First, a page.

At least 29 American elementary school students remain in Taliban-controlled Afghanistan after the Biden administration's full withdrawal from the country.
The San Juan Unified School District, which serves the suburbs of Sacramento, Calif., confirmed on Tuesday that 29 of its students are still trying to return to the United States after the last American flight from Afghanistan left on Aug. 31. Thirty-two San Juan students were originally stranded in the country, but three have gotten out in recent days.
"We can confirm that we currently have 29 students, from 19 families, in Afghanistan," district director of communications Raj Rai said. "We stand ready to support these students and families in whatever way that we can."
Staffers for Rep. Ami Bera (D.), whose district includes the San Juan school system, said their office is aware of the ongoing crisis and is working to get updates from the Department of State and the Department of Defense on the status of the children.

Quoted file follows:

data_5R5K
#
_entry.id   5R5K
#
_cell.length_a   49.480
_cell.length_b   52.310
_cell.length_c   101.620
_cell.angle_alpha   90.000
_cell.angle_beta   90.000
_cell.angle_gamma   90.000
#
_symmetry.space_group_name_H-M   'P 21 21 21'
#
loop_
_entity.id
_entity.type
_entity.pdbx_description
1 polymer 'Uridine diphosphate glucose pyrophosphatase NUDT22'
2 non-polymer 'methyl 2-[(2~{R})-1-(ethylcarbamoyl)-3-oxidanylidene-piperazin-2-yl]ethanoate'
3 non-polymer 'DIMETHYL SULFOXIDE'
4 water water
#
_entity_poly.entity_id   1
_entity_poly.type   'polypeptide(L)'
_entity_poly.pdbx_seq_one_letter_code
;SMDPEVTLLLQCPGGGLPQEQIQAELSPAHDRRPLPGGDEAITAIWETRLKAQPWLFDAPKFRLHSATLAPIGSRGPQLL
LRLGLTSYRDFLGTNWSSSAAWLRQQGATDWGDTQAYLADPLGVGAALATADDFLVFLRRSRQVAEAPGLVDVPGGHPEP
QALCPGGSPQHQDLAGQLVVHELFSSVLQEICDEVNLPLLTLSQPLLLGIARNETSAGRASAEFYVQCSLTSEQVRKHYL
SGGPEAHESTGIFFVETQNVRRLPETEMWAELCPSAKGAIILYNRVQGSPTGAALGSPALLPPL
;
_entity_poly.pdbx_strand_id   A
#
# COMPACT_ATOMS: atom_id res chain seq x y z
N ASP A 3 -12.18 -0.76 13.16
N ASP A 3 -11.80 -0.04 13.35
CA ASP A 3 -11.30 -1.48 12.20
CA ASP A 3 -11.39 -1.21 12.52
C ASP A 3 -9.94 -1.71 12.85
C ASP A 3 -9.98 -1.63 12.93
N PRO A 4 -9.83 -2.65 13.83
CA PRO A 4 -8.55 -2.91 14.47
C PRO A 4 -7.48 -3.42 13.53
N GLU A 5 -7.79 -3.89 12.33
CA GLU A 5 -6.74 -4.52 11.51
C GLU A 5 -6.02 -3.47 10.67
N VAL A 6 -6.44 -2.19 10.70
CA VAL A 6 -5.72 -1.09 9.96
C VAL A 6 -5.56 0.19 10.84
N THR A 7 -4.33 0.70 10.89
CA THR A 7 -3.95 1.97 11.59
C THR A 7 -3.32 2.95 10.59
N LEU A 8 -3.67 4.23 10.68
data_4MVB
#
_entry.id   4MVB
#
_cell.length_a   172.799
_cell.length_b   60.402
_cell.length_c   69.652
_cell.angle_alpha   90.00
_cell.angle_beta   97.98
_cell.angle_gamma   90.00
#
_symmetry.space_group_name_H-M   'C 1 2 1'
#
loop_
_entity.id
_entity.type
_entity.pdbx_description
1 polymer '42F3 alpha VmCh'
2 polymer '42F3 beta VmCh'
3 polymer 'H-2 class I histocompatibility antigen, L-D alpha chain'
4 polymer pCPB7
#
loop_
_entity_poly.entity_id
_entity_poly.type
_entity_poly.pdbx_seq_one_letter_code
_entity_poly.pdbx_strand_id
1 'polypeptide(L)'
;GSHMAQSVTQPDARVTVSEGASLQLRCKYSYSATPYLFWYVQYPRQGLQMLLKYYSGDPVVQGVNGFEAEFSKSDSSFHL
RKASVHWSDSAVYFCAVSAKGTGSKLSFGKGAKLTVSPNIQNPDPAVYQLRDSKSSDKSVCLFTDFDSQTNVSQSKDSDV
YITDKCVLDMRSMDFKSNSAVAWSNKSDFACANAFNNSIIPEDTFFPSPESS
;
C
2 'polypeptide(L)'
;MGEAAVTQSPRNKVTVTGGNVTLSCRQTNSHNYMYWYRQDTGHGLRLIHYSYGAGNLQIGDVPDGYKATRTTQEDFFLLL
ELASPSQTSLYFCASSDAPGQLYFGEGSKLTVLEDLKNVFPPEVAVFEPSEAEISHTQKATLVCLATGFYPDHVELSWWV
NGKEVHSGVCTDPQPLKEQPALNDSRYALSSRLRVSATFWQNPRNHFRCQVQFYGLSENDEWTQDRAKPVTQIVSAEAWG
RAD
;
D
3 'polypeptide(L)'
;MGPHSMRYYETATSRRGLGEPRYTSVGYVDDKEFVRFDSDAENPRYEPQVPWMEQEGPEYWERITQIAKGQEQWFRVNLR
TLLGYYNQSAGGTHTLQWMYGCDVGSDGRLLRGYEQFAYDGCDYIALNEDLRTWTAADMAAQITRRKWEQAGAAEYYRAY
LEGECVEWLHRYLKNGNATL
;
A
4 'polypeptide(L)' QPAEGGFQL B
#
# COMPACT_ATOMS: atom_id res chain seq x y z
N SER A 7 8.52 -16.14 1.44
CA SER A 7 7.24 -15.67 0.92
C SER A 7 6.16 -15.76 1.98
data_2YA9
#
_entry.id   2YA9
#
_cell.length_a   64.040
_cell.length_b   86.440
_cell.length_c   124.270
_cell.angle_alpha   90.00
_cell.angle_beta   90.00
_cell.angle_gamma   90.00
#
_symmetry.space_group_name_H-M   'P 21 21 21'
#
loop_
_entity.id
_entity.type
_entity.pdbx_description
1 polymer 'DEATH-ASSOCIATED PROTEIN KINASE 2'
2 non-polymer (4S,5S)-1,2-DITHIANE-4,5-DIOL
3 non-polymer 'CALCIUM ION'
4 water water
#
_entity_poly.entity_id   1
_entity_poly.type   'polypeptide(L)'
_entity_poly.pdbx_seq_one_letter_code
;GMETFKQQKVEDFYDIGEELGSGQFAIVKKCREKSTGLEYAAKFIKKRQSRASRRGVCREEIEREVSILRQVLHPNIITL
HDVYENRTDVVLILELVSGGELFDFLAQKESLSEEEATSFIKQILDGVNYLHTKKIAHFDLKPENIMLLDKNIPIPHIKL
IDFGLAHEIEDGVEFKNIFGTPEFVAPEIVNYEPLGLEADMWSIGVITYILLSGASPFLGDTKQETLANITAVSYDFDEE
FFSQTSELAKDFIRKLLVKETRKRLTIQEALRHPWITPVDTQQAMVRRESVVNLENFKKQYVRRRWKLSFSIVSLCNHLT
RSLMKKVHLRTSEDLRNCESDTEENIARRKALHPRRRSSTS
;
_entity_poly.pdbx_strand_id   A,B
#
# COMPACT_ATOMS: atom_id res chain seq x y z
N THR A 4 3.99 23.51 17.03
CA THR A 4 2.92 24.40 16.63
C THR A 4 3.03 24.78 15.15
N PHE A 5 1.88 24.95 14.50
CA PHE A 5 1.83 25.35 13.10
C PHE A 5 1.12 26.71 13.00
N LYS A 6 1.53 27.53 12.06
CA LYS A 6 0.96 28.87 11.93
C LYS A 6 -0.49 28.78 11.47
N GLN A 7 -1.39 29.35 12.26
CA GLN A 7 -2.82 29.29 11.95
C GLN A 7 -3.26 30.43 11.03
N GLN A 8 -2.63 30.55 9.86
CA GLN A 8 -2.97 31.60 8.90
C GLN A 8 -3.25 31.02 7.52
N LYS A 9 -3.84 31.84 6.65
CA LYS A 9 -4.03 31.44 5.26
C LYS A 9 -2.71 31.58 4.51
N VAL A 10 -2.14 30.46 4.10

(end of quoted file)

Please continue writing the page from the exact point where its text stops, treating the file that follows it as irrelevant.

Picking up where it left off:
The departments did not return requests for comment.
The students are only some of the nearly 200 Americans stranded in country left with few means of government assistance. Pentagon spokesman John Kirby said Tuesday that the United States has no military option following the full withdrawal of forces on Aug. 31. Instead, the Biden administration hopes to use diplomatic and economic channels to bring stranded Americans and Afghan allies to the United States.
House Intelligence Committee member Chris Stewart (R., Utah) on Wednesday slammed the Biden administration for leaving Americans behind.
"American citizens are stranded behind enemy lines, and President Biden has no plan to bring them home," Stewart said. "This evacuation will forever be remembered as a historically shameful time in our nation's history, no matter how much the White House wants to spin it otherwise."